It also has incorporated the latest version of the Eclipse open source IDE to ensure compatibility with newest complementary products offered and to make working with Code Composer Studio v6 easier, including more more than 1,200 third-party plug-ins for static code analysis, source code control, modeling and scripting development.
Third, there is an improved advanced code editor with features such as code completion, code folding, local history of source changes, markers and the ability to associate tasks with source lines, speeding design and trouble shooting considerably.
For users of the various more hefty multicore-based ARM variants in TI's repetoire of processors (such as the company's Keystone), CCStudio can be used for multi-processor debugging and to manage status and information from multiple cores without the confusion that arises when each core requires its own separate debugger.
Fifth. CC Studio's newest version also allows you to automate common tasks with debug server scripting interface, such as code validation and profiling.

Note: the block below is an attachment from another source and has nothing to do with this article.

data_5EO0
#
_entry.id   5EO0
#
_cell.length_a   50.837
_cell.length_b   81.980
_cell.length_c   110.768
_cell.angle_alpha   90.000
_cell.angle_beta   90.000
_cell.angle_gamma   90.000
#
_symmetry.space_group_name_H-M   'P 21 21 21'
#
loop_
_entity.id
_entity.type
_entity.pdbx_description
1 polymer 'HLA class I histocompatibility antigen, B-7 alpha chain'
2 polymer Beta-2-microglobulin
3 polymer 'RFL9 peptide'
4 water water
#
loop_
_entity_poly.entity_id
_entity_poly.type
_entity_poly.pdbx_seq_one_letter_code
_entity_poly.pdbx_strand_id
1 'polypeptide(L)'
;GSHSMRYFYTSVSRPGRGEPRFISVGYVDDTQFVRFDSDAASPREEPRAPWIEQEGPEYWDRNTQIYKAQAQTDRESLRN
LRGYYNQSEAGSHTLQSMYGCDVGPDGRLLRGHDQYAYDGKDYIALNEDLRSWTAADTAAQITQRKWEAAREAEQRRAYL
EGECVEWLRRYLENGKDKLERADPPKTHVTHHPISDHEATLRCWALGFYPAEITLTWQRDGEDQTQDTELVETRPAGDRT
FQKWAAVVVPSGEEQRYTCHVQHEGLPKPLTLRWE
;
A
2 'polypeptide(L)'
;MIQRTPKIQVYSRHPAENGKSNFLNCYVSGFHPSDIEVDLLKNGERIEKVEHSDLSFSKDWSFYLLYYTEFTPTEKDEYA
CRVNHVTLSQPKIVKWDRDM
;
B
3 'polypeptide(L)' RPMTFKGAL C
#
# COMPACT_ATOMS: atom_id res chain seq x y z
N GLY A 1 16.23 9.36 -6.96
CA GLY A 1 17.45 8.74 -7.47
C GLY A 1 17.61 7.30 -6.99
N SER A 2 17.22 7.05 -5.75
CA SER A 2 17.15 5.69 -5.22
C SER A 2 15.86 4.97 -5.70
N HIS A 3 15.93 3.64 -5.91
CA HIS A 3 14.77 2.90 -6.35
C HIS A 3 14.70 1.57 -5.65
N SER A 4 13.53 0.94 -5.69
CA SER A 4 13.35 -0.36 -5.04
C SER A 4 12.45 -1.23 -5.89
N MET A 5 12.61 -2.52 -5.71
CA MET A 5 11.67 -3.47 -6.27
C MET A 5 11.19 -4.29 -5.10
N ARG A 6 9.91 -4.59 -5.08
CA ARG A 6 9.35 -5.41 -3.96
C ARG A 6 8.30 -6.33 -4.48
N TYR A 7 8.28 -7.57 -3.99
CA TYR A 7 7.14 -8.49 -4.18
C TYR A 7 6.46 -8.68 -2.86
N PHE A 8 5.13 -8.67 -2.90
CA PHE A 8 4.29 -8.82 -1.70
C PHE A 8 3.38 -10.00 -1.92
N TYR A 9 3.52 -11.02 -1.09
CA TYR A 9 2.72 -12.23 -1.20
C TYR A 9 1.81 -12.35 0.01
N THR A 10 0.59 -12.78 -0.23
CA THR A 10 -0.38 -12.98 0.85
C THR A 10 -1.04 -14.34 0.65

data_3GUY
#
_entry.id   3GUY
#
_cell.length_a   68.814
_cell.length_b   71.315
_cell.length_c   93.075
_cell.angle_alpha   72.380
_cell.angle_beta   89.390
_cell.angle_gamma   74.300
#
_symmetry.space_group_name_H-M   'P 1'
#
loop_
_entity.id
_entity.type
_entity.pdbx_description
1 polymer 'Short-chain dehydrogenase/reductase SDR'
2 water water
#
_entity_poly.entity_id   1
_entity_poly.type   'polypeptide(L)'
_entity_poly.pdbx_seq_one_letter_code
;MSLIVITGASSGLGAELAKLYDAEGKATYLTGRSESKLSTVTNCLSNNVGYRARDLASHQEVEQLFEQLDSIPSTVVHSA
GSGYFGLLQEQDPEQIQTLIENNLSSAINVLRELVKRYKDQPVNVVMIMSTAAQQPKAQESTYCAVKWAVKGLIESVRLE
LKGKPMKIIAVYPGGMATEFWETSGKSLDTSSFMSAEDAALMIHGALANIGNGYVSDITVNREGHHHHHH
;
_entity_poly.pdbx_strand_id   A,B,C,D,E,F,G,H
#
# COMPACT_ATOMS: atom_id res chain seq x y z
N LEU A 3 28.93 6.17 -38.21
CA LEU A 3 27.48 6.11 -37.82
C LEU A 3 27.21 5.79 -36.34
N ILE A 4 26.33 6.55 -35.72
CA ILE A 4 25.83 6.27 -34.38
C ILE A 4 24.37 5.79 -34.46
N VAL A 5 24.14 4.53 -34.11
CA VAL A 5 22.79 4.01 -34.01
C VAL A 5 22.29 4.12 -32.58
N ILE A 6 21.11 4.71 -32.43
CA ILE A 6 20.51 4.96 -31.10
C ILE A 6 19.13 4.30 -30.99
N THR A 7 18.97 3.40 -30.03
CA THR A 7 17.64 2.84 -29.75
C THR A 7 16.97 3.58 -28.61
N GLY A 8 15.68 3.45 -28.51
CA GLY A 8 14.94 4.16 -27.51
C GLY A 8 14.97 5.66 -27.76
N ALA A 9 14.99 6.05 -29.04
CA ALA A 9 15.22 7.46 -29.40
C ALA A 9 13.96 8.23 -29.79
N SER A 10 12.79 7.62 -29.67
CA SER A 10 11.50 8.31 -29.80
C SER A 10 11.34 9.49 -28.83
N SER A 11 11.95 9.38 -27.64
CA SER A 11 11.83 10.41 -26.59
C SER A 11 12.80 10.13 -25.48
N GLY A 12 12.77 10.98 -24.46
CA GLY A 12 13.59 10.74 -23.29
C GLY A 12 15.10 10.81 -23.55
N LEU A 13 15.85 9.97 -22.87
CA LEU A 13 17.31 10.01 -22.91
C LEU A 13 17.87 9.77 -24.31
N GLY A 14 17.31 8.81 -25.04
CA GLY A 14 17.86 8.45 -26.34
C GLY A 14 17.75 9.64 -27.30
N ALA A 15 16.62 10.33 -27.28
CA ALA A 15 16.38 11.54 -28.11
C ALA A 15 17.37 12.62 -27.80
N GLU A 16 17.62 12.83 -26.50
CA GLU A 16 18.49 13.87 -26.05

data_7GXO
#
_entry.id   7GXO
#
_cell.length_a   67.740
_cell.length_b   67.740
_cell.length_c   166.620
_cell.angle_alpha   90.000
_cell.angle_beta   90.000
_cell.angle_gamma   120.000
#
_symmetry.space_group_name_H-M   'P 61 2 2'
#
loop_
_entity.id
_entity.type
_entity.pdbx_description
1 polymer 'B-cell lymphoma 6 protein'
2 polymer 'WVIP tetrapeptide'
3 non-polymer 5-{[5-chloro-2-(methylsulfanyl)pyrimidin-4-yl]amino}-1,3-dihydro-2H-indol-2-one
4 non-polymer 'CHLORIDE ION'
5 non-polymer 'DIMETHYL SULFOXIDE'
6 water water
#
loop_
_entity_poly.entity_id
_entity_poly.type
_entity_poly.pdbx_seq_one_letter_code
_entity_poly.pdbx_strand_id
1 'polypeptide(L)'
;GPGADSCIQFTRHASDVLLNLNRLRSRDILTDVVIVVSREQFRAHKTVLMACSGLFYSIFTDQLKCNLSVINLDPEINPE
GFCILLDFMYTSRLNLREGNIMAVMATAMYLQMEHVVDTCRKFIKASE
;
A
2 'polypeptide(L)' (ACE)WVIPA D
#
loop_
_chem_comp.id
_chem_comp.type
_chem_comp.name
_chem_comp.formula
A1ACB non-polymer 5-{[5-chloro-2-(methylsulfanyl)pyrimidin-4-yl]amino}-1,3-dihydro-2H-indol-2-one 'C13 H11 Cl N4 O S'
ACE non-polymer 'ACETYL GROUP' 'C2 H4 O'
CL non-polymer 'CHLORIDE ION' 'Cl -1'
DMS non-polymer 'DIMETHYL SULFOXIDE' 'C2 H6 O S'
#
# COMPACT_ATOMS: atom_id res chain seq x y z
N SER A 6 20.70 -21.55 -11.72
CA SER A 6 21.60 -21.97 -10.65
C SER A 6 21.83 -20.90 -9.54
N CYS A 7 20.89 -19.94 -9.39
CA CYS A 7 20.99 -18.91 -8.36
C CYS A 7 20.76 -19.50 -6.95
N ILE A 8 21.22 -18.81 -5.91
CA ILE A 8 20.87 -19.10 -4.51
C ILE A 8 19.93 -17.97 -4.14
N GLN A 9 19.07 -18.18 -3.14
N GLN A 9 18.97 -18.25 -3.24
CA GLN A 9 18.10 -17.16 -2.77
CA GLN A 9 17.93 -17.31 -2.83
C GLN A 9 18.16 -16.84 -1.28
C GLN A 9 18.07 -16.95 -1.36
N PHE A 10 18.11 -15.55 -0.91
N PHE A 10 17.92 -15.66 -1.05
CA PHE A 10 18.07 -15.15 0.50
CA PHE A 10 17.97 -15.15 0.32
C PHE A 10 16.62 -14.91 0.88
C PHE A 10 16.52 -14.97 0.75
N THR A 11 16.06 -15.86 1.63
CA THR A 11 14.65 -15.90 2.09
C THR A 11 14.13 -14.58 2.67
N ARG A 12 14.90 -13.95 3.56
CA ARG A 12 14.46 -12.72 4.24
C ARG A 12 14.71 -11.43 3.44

A final note, the Energia integrated open source software framework mentioned earlier is not just for “newbies.” It can be useful to experienced developers with its easy to understand APIs; abstracted, intuitive libraries; and access to an active community. And if you are just starting out in embedded design, you can start with Energia and easily transition to the full-featured Code Composer Studio IDE to debug code and utilize other TI software packages.
Free licenses of Code Composer Studio are available if you're using a development board with an integrated debug interface or using the XDS100 debug probe. MSP430 developers can use a free 16KB code-size-limited license with the TI compiler or unlimited code size with GCC.
Available for purchase is a full platinum license for all TI embedded processors as well as a free version for Linux and Android application developers who do not require a JTAG debugger.